Today is one of those days when getting out of bed is nothing but a trial. Six o’clock is just too early for any sane soul to be up. Even the birds aren’t yet awake! And besides, it’s Sunday—a day when I should be resting from my labors. But I have to go to work, and needless to say, I’m not thrilled. But I’ll go, grudgingly. Just let me sleep ten more minutes.
My name is Jana, and that is the attitude I had on that certain Sunday morning. Even though I love my work as a nurse at LDS Hospital in Salt Lake City, I just wasn’t in the mood to be there.
I staggered into the hospital promptly at 7:05; I was supposed to arrive at 7:00. Seeing the time on the clock in the hall, I panicked and pushed the elevator button several times, only to see that the elevator was on the fifth floor and not coming down. No time to waste. I ran up the six flights of stairs. By the time I reached the top, I was exhausted—huffing and puffing, my heart pounding in my ears in rebellion against the sudden exertion. I was relieved to know that I was in a hospital and if I had a heart attack, someone could save me.
I dragged myself down the hall, passing the clerk who looked up from her work and said without emotion, “They’ve started without you.” I smiled and stumbled into the report room where all the other nurses were gathered, none of whom glanced up at me. And even if they had done so, it wouldn’t have mattered. I was still alive, and that was all I cared about.
In the meeting I received a list of patients to care for and instructions for the day. Several patients were assigned to me, each with special problems and needs. I had baths to give, bed linens to change, equipment to monitor, temperatures to check, food trays to deliver, charting to do, medications to administer, bandages to change, tubing to check, sore muscles to rub, and to top it all off, doctors to please. I had no choice but to dig right in. Unfortunately, the work was not going to get done by itself.
In the midst of all the hubbub, a voice came over the intercom, “Any patient who would like to go to church, please notify your nurse.” Oh yes, I had almost forgotten; it was Sunday. I asked each of my patients if they wanted to attend the short half-hour meeting. No one seemed interested; most were too ill or too tired. That was how I felt too. Only one little lady, Mrs. Whitmer, an arthritis and bone cancer patient, answered my question with a quiet yes. This dear woman—who was confined to bed and in pain with every movement, every touch—desired to attend the meeting.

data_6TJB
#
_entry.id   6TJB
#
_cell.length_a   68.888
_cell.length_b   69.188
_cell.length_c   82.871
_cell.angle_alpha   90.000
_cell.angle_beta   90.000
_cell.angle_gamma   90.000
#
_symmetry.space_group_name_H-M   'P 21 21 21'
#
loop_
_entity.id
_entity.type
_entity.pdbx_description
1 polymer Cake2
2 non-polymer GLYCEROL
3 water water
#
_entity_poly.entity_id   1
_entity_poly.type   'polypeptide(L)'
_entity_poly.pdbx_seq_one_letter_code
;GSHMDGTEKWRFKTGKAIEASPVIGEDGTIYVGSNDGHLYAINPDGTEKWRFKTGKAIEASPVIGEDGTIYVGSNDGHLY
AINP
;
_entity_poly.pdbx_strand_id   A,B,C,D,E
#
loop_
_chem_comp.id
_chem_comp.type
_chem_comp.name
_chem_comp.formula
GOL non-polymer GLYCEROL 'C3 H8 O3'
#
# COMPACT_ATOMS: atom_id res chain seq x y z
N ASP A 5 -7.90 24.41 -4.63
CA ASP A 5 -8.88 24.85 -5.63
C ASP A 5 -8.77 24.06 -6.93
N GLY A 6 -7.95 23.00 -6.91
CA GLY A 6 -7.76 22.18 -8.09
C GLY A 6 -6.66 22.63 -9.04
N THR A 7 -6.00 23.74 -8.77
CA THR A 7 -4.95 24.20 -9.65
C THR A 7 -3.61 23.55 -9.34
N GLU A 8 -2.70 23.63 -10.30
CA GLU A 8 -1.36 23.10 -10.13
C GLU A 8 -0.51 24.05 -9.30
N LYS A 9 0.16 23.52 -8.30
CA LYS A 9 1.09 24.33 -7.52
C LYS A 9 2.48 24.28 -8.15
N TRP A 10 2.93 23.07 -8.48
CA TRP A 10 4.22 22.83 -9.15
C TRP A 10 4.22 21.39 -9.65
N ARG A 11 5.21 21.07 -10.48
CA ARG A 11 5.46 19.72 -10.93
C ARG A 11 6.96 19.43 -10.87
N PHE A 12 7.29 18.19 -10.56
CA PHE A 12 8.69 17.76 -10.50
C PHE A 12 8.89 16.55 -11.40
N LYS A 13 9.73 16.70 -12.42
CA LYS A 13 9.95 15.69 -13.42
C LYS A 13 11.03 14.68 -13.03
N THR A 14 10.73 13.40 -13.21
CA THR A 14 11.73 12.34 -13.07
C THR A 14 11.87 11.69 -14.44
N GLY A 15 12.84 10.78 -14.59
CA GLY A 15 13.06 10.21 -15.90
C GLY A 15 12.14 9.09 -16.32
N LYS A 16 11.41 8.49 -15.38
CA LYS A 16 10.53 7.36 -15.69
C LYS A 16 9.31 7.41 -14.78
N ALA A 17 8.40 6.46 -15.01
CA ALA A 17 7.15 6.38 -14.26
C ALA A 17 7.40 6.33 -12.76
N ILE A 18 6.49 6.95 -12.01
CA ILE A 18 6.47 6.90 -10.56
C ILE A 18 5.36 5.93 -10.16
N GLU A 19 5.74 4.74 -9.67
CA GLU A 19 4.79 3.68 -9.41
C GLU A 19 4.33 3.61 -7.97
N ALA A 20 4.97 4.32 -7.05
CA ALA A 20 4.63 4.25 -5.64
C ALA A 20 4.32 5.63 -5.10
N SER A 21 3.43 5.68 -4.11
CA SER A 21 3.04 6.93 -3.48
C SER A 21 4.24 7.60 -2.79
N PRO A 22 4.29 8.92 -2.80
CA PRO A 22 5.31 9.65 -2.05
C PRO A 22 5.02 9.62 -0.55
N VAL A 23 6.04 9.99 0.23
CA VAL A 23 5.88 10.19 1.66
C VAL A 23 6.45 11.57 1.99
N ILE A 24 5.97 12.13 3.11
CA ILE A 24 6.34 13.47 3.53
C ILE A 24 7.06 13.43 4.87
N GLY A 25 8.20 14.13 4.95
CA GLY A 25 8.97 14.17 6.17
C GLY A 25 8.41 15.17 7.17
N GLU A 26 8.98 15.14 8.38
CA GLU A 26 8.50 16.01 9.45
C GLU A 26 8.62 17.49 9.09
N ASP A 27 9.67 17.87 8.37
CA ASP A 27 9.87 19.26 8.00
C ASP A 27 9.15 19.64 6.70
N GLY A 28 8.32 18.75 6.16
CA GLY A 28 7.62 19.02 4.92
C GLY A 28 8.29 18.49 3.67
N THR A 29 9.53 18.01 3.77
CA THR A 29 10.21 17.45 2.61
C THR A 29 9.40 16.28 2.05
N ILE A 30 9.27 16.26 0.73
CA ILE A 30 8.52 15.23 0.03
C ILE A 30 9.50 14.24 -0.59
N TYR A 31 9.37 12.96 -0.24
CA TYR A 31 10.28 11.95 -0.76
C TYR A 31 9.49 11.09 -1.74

I requested that Mrs. Whitmer be wheeled to church in her bed. Then without delay, I hurriedly prepared her for the trip, combing her hair, washing her face, and changing her gown and bed linen. She grimaced with pain at every move, but she never uttered a word of complaint. No sooner had I finished sprucing her up than the brethren came for her, and off she went. I turned my attention to other patients without giving her another thought.
The day progressed, and finally my shift was over. I could relax! Before leaving duty I checked once more on the patients who had been under my care. Mrs. Whitmer had long since returned from church and was resting calmly—and so was everyone else, thank goodness. As quickly as I had sprinted to work that morning, I sprinted back to my apartment, ending another working day.
A few days later when I was working the evening shift, just as I was ready to sign off, the call light went on in room 4. “Oh boy,” I thought. “Why do they wait until I’m ready to leave before they call for me?” But I really didn’t mind. I went down the hall and groped my way through the darkness to the patient’s bedside. It was Mrs. Whitmer.
“Jana?” she asked.
“Yes,” I answered.
She reached out and gently took my hand. In a quiet, quivering voice she said, “I just wanted to thank you for helping me get to church last Sunday. I haven’t been for awhile because I’ve been so ill, and you’ll never know how much it meant to me that day to go. When I partook of the sacrament …” There was a long pause; then in trembling words she continued: “I felt God’s Spirit, and I just knew that Christ is my Savior.” And with that she began to cry. I realized that I too was shedding some tears. This beautiful woman, as weak as she was, was stronger than I had ever been. She had a glowing testimony.
I couldn’t help but recall the times when I had only gone to church out of habit, never partaking of the Spirit, though I always partook of the bread and water. I also recalled the Sunday when I prepared Mrs. Whitmer for church and how hurriedly I had done so, as if it were a burden on me. Never would I feel that way again.
The two of us cried together that night, only for a few minutes, but it was long enough to share our souls. No other words were spoken; none needed to be. The tears and the touch of our hands had said it all.
I no longer live in Salt Lake, and I don’t know what happened to Mrs. Whitmer, but I’ll never forget her and her radiant testimony of Christ.